RAMON, ISABELA– A Hawaii-based Filipino-American author said that the most notable aspect of the history of the Ilokano diaspora is their settlement in Hawaii, where the first arrivals in the early 1900s were hired sugarcane plantation workers. Ilokano migration continues until now as relatives of these people petition those left behind in the Ilocos.

In fact, the last mass Pinoy migration to Hawaii started in Cabugao, Ilocos Sur when 1,523 young male Ilokanos left Port Salomague aboard the SS Maunawili on Jan. 11. 1946. They had been recruited to work in the sugar plantations in Kawaii.

The SS Maunawili returned three times the following months and left with more than 6,000 workers including women and children.

Today, there is an Ilokano sub-culture in the Aloha State, where 15 percent of the state’s more than a million population are Filipinos, 18 percent of whom are of Ilokano blood. It is said that Ilokano is the lingua franca of Hawaii Filipinos.

In 2006, Hawaii honored the first 15 hired Ilokano workers who came in the 1900s by holding the Filipino Centennial Celebration. A sakada statue was unveiled at the old Ola’a plantation in Keeau, Big Island of Hawaii Grande, where the 15 Ilokanos first worked.

Dr. Jaime Raras, a mannurat in the Ilokano weekly magazine Bannawag, also made a study of the diaspora in Victoria, Oriental Mindoro, where there is a heavy concentration of Ilokanos, mostly from Ilocos Sur. He posited the question: did they bring with them their cultural practices?

Yes, they did, Raras said, and their “Ilokanoness” in their new-found land is still intact, taking into account such variables as kinship gathering, culinary arts, beliefs in the supernatural, recreation and other Ilokano values.

Raras’ finding are similar in countries where Ilokanos settled, whether in New Jersey or New York or even in Singapore, Spain or Paris or Rome although the dominant cultures therein continue to challenge their cherished values, practices and norms.

In a paper presented before a gathering of scholars and linguists under the auspices of Nakem Conference, Dr.Noemi Rosal of the University of the Philippines discussed the phenomenon of separation and return, a basic pattern of human behavior as applied to Ilokanos.She averred that those who left home and never returned remain in their minds as exiles “in the place where they now live.”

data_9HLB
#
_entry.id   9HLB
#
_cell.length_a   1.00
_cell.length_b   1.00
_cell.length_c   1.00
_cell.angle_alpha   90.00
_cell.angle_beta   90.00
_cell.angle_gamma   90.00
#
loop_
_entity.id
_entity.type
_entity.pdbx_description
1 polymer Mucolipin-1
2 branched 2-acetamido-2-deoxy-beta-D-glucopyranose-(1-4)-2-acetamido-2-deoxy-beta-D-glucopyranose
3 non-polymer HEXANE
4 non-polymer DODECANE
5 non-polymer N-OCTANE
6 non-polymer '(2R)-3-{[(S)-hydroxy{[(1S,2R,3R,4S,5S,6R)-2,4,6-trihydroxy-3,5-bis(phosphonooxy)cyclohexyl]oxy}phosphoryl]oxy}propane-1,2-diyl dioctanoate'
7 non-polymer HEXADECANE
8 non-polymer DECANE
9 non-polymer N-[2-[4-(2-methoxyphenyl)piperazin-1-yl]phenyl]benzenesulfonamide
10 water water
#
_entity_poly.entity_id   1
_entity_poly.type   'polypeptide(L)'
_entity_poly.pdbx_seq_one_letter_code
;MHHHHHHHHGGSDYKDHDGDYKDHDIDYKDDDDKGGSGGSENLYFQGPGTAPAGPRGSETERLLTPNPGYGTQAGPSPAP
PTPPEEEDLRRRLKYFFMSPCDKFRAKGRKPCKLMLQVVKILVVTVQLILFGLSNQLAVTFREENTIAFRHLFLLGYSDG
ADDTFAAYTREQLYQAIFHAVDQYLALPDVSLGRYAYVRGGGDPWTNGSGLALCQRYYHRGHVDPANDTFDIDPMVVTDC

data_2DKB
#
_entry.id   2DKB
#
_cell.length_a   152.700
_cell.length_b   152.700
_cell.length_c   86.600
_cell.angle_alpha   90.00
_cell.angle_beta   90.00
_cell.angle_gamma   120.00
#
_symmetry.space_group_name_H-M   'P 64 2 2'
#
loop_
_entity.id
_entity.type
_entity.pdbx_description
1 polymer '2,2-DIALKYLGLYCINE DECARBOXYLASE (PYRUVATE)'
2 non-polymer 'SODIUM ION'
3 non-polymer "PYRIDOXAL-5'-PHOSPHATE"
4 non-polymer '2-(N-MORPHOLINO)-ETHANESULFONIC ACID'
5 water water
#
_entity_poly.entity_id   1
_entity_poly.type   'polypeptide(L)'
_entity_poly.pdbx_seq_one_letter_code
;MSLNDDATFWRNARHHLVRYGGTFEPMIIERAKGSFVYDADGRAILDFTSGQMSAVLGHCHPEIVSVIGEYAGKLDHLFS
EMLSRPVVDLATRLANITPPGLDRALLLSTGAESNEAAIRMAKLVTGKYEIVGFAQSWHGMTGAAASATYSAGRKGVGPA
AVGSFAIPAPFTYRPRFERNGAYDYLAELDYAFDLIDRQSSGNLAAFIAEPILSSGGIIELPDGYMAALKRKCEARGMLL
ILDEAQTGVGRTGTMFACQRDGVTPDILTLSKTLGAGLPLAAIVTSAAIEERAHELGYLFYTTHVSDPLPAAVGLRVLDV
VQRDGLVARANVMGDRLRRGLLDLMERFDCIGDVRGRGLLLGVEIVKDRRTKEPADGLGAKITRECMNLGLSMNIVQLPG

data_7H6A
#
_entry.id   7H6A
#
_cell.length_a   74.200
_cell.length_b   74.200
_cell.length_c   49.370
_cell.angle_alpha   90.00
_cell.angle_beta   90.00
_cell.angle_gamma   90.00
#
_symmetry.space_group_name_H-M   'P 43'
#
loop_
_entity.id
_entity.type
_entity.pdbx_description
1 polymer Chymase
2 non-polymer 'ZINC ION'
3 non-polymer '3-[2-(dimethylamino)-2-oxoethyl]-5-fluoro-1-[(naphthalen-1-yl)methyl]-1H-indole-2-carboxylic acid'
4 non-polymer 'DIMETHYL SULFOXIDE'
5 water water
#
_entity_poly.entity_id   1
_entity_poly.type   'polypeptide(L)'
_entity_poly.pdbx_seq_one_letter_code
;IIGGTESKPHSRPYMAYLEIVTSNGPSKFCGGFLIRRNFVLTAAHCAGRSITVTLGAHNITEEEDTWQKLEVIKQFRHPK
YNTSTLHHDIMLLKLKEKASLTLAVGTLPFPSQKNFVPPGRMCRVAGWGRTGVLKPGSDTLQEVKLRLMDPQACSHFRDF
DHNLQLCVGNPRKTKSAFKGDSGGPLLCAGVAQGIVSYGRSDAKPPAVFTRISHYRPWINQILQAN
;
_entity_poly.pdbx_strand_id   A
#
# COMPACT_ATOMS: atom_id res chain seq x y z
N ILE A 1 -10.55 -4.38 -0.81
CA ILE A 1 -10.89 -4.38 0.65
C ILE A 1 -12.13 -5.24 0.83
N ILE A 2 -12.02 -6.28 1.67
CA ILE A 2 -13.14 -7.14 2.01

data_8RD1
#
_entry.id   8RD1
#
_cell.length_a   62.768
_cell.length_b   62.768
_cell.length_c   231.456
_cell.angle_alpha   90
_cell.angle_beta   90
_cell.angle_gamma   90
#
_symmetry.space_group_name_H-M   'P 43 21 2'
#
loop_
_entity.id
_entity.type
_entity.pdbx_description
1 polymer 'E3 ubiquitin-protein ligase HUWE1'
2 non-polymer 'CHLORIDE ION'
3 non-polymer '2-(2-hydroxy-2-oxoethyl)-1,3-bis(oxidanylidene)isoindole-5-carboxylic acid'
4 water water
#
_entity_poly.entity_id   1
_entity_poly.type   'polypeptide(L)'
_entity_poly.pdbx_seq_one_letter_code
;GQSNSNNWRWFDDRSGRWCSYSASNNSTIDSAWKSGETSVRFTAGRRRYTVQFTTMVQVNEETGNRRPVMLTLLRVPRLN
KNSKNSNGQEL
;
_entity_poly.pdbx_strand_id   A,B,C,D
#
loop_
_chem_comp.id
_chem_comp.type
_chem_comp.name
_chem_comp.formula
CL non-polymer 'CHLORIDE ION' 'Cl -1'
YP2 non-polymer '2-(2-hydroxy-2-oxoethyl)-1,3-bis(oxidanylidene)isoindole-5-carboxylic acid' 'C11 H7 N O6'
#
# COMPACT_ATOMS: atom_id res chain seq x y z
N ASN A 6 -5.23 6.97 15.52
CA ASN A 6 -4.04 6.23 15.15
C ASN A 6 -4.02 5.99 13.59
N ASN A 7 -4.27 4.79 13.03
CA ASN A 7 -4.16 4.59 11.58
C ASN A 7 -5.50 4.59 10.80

In Madrid, Spain, expatriate Northerners who have found jobs there as domestics, restaurant workers, among others, are ever-ready to give assistance to the towns and villages they left behind for good.

Ilokano poetess Delia Caguioa Guran of the 60-member Balungao Association of Madrid said that her group has funded a great number of projects in their Pangasinan hometown, and even gave money and goods to the victims of Typhoon Yolanda.

“We may be exiles here, but we never left our Ilocos roots,” she said, adding that most of them have become Spanish citizens.

They may be exiles in their respective adopted countries, but the Ilokanos always come back to their roots, a Tokyo- based Ilokana mentor said. Originally from Gabu, Laoag City in Ilocos Norte, she has been teaching young Japanese for several years in many disciplines including the Ilokano culture.

And when they visit, these Ilokanos, like other Filipinos always, leave something behind, some money or in kind to help the old hometown, she said. Guerrero Coloma/NortboundPH